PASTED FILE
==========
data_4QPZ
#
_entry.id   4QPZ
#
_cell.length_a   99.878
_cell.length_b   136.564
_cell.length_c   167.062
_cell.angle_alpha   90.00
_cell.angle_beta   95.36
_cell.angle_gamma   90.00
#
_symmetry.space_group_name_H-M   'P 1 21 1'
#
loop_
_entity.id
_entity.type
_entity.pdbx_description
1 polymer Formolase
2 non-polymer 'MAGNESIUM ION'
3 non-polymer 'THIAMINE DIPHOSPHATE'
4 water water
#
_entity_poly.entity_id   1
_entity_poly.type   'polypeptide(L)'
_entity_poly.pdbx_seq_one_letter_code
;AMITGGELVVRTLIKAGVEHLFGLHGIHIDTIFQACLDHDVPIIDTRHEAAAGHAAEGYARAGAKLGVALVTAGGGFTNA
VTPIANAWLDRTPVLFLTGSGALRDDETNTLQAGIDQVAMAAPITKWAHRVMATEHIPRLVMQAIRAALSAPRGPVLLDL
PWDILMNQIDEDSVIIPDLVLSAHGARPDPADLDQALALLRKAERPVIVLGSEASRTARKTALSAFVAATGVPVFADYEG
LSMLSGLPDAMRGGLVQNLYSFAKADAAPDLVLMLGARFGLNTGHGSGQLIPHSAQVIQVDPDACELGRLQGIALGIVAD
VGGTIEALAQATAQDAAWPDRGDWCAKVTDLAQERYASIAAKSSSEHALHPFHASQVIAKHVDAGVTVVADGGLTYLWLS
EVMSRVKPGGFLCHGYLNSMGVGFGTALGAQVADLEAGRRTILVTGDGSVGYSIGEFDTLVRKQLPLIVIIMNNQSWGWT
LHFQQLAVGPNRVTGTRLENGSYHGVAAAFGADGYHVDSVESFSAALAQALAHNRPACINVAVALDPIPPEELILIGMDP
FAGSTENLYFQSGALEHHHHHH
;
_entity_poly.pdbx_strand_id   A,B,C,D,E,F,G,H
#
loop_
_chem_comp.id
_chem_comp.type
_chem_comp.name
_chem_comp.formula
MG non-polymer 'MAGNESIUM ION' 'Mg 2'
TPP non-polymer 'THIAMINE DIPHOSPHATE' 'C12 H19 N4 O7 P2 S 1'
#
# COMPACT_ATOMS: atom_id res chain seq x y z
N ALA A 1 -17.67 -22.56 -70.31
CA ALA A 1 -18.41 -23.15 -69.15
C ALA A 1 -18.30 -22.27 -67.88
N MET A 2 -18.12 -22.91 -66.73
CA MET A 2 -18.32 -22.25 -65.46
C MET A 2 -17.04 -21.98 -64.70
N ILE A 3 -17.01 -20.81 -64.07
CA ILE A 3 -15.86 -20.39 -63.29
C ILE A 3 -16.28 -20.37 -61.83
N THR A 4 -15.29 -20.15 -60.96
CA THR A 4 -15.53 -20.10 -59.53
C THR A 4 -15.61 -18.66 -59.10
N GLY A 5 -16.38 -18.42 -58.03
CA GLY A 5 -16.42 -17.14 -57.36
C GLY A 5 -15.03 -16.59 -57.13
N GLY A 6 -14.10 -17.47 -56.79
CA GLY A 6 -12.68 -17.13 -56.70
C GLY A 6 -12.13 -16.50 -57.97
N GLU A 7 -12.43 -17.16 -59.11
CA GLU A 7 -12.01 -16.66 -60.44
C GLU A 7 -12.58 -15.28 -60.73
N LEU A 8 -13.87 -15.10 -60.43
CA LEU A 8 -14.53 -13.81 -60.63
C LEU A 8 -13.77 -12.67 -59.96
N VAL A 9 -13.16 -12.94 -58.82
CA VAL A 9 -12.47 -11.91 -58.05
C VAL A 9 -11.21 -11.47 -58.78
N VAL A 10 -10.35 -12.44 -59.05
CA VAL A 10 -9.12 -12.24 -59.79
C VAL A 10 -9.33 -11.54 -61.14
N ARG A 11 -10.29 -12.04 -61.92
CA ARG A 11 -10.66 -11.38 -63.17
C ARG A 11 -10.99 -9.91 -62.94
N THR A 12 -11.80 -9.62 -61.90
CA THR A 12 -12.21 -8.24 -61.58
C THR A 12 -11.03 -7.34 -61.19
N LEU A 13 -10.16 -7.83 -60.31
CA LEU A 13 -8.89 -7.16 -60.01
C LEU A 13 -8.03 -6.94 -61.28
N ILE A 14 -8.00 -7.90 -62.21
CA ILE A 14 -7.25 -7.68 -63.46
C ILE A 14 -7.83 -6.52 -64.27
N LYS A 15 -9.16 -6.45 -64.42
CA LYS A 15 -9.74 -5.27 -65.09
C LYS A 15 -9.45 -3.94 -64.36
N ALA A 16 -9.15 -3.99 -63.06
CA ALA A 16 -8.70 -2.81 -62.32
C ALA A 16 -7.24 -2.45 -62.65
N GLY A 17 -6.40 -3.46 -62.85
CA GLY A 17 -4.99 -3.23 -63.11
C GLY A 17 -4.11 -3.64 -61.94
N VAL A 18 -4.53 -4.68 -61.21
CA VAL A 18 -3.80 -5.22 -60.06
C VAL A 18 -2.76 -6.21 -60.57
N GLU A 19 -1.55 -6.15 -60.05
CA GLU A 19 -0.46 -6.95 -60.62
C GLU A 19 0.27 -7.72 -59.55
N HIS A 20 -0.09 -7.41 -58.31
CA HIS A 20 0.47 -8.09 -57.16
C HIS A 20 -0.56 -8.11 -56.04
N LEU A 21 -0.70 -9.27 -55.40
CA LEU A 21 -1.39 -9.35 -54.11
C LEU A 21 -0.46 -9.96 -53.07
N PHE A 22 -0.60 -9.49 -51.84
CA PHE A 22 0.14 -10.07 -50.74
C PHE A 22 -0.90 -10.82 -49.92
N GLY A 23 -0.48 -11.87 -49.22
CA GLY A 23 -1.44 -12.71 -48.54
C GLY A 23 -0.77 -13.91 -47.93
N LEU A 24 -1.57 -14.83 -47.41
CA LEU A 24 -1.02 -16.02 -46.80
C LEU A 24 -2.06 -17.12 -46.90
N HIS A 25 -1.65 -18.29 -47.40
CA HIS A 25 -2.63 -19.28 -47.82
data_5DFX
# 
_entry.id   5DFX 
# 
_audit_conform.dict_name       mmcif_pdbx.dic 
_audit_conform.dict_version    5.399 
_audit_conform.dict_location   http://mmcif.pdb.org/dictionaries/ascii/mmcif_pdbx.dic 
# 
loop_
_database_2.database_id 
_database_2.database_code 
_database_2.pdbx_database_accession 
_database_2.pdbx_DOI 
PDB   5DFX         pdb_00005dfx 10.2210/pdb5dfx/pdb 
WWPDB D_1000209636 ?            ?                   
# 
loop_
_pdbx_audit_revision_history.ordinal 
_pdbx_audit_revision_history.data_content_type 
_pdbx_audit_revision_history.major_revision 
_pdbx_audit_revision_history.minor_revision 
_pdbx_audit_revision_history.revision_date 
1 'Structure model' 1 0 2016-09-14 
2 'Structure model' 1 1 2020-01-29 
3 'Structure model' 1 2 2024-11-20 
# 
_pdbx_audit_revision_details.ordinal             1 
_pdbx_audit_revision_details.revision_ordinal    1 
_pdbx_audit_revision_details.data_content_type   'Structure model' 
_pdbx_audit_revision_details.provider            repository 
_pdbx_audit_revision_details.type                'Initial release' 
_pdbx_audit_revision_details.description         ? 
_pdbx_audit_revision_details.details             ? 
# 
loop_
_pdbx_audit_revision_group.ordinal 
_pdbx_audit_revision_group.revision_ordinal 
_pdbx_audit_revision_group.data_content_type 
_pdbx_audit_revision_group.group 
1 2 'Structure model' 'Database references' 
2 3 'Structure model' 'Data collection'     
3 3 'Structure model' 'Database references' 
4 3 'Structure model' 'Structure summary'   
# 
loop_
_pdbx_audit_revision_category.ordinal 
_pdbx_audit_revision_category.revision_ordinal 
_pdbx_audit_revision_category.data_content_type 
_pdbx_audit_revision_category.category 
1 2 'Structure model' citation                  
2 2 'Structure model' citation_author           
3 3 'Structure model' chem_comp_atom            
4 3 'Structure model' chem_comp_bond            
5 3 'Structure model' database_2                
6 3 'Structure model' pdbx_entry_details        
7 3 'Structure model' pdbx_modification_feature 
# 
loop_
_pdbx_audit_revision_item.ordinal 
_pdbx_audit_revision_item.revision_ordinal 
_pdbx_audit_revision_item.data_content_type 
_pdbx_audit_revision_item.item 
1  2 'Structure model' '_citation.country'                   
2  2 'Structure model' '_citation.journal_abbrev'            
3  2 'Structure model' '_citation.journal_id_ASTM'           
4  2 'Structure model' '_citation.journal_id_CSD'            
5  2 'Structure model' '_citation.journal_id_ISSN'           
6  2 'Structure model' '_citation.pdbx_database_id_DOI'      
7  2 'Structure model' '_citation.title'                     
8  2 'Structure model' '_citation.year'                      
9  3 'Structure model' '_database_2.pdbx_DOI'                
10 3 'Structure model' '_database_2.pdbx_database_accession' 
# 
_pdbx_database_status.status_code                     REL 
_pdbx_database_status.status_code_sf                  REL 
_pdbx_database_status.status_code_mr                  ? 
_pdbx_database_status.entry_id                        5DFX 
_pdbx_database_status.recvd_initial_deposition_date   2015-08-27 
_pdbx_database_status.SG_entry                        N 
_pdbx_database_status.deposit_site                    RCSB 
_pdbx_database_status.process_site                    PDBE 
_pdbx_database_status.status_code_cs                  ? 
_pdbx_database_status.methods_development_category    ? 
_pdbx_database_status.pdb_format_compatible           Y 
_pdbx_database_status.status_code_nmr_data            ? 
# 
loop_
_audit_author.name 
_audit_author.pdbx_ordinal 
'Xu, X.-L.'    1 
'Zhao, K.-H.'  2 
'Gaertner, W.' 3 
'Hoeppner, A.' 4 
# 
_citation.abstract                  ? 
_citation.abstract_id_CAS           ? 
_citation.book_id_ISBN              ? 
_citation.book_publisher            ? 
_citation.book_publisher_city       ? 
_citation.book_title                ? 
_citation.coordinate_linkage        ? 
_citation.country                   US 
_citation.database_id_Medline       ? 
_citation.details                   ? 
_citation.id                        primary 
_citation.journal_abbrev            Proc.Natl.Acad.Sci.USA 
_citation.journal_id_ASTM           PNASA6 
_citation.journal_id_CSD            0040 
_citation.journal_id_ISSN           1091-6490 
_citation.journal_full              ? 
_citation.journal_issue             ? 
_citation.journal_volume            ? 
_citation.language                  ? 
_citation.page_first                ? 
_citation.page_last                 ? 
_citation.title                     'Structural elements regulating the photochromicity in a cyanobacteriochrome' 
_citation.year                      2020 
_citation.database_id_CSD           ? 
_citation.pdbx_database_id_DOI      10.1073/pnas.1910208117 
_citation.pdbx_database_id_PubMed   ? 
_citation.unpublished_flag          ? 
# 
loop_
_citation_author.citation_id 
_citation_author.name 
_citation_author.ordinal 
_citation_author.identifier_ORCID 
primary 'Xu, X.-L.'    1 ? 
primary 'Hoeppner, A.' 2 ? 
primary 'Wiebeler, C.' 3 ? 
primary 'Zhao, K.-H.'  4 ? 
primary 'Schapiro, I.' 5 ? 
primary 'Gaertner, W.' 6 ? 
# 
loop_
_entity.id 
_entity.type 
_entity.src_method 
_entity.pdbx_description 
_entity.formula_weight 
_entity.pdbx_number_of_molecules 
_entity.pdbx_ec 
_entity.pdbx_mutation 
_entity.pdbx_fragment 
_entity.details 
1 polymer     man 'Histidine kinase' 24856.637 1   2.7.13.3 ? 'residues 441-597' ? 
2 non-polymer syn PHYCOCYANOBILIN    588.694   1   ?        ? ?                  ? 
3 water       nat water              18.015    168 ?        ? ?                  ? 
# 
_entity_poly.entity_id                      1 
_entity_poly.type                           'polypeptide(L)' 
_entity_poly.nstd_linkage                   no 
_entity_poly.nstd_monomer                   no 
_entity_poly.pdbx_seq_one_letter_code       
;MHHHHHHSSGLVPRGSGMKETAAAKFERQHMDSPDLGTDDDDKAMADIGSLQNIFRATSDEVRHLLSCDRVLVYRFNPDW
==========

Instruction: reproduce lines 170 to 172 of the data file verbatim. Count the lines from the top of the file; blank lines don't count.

2 2 'Structure model' citation_author           
3 3 'Structure model' chem_comp_atom            
4 3 'Structure model' chem_comp_bond            